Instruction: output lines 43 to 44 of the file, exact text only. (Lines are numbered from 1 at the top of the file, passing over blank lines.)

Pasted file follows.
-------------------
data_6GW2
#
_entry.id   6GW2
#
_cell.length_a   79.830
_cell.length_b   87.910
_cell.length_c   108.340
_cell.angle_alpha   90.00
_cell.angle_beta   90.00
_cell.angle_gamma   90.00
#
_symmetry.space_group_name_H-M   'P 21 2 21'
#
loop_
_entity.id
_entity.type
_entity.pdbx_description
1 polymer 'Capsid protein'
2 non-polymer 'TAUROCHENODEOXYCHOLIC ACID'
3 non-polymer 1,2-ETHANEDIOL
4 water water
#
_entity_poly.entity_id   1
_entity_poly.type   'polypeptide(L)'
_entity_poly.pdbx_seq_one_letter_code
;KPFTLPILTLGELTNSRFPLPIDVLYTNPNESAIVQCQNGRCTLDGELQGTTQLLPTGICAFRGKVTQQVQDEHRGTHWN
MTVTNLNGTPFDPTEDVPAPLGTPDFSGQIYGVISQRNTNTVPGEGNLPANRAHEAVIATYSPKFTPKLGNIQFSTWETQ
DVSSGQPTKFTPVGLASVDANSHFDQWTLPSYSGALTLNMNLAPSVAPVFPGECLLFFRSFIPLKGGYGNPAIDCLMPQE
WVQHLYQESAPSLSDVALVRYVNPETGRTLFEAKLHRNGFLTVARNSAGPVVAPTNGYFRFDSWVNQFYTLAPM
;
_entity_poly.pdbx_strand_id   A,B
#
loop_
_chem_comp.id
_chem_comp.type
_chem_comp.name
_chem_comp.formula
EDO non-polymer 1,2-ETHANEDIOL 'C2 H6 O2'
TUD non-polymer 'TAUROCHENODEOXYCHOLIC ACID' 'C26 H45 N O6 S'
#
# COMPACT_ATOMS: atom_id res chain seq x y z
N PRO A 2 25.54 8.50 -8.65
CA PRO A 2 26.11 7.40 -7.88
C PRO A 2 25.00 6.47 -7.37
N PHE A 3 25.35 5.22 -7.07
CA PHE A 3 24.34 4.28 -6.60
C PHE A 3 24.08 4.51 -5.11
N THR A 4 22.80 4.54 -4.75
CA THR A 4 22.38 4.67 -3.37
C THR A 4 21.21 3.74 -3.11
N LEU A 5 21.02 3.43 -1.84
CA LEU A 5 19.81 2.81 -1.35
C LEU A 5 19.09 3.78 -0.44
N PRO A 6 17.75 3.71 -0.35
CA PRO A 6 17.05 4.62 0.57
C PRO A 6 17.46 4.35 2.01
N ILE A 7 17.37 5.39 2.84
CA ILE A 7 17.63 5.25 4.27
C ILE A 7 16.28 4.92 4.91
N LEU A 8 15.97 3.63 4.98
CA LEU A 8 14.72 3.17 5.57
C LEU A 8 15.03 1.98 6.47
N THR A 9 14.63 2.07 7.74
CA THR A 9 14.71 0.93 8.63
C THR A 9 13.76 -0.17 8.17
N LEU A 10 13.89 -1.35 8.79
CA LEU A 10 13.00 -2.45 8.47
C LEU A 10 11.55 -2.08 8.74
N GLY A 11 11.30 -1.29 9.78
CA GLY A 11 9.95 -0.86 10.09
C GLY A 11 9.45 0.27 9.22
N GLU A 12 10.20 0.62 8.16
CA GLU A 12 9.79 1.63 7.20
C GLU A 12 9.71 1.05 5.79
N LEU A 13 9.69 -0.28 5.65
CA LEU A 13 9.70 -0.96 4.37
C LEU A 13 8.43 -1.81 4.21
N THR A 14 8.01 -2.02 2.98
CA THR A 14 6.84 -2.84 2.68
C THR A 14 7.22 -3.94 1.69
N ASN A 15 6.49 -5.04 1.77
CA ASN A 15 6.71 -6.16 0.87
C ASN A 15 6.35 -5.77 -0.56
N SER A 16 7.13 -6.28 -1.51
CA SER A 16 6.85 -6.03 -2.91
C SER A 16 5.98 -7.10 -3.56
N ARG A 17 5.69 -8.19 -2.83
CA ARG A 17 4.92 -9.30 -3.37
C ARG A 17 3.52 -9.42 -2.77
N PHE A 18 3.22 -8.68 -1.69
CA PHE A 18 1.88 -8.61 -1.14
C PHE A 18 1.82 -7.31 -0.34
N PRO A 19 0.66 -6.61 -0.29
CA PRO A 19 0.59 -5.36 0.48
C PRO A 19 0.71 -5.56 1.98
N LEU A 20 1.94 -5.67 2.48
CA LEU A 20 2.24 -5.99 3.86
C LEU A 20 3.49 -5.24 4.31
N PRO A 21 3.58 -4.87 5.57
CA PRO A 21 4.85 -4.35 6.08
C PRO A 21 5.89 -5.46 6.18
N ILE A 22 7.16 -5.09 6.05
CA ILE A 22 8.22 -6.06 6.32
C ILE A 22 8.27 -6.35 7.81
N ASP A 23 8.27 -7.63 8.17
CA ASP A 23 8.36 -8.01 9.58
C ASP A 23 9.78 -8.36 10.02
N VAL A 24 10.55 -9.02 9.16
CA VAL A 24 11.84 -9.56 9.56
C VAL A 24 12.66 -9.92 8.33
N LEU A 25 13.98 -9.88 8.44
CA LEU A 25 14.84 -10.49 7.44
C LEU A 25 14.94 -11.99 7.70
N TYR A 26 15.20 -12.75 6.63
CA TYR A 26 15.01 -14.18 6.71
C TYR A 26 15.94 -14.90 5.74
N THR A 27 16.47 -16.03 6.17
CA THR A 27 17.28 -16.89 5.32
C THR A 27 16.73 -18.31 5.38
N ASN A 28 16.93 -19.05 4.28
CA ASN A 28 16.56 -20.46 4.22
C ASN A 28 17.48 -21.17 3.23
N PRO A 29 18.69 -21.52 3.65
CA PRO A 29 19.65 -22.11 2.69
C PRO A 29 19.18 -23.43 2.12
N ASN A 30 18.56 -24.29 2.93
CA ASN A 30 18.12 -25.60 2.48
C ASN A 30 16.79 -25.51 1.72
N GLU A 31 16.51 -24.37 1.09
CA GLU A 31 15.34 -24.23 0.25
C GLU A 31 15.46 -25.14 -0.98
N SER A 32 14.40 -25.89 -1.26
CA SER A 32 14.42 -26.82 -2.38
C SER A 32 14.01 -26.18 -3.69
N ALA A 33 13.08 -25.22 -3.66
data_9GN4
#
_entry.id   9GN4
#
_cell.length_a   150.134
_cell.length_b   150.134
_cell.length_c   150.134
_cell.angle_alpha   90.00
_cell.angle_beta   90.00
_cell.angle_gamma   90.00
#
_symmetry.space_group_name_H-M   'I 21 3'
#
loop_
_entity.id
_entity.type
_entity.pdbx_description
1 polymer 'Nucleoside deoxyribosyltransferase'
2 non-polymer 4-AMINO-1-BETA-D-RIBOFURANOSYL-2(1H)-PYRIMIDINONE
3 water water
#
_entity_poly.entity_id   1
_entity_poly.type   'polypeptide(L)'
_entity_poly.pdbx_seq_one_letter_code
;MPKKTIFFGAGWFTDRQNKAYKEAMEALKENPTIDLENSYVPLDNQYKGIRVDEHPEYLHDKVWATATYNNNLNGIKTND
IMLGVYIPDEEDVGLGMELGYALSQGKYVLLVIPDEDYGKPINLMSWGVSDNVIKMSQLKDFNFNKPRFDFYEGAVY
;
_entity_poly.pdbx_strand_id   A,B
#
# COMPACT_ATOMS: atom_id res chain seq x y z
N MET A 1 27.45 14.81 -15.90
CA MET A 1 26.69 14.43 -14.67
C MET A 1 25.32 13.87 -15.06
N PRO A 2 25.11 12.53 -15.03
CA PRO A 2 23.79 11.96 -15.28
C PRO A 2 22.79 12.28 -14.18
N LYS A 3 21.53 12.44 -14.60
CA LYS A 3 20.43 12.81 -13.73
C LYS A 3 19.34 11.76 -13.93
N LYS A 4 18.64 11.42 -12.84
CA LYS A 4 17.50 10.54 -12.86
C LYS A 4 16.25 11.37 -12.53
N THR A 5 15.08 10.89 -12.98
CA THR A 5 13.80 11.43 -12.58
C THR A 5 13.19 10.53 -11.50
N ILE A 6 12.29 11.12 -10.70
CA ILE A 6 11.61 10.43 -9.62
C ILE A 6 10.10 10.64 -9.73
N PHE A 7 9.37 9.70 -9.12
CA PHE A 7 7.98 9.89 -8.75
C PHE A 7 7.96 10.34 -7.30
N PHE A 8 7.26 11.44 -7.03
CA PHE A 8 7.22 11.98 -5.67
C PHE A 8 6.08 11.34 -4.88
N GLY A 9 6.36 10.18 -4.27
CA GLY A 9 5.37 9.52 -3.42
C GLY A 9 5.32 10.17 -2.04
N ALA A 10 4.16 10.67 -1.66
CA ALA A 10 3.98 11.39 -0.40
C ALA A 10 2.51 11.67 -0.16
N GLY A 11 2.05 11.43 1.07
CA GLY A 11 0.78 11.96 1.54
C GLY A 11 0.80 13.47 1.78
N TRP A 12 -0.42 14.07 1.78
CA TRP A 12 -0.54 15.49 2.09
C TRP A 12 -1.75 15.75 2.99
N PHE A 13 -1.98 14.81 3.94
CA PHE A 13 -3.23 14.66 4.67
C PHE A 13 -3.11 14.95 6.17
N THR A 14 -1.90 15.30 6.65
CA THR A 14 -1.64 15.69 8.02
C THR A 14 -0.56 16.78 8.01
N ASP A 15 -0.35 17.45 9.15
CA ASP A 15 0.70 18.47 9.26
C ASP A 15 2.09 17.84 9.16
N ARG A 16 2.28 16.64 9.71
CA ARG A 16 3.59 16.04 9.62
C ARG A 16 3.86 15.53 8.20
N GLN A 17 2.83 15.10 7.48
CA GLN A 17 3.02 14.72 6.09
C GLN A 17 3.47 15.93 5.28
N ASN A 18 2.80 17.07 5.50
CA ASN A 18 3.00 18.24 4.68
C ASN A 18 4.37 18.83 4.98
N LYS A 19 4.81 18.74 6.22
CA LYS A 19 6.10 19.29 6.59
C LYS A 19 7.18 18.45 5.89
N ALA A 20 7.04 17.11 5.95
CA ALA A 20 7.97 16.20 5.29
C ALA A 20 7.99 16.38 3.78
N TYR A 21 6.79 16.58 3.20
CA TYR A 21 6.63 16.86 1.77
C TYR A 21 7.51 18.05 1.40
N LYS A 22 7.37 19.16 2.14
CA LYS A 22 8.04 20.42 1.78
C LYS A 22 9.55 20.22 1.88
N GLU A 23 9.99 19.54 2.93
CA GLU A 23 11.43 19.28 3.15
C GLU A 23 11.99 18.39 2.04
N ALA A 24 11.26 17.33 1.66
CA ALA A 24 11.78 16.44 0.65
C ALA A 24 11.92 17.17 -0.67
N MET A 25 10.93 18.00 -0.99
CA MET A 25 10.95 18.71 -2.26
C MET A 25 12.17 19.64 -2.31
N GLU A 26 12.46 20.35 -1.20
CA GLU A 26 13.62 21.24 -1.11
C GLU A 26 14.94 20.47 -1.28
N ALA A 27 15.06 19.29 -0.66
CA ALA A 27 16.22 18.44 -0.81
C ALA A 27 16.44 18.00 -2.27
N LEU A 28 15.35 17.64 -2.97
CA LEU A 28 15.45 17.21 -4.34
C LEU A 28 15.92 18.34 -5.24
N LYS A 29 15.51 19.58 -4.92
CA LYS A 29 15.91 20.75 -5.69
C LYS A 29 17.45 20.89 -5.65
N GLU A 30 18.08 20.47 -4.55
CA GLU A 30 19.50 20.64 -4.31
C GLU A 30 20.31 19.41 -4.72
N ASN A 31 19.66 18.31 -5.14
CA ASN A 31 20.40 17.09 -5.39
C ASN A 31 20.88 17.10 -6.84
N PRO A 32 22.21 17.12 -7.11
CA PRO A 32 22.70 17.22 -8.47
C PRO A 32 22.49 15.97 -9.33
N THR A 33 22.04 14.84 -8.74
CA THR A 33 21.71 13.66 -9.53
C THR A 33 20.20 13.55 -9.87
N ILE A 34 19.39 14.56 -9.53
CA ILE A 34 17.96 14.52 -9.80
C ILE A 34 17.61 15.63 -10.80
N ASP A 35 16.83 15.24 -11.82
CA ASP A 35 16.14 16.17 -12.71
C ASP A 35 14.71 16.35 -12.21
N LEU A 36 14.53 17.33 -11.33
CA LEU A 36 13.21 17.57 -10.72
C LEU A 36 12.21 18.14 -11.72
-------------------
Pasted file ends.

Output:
CA PRO A 2 26.11 7.40 -7.88
C PRO A 2 25.00 6.47 -7.37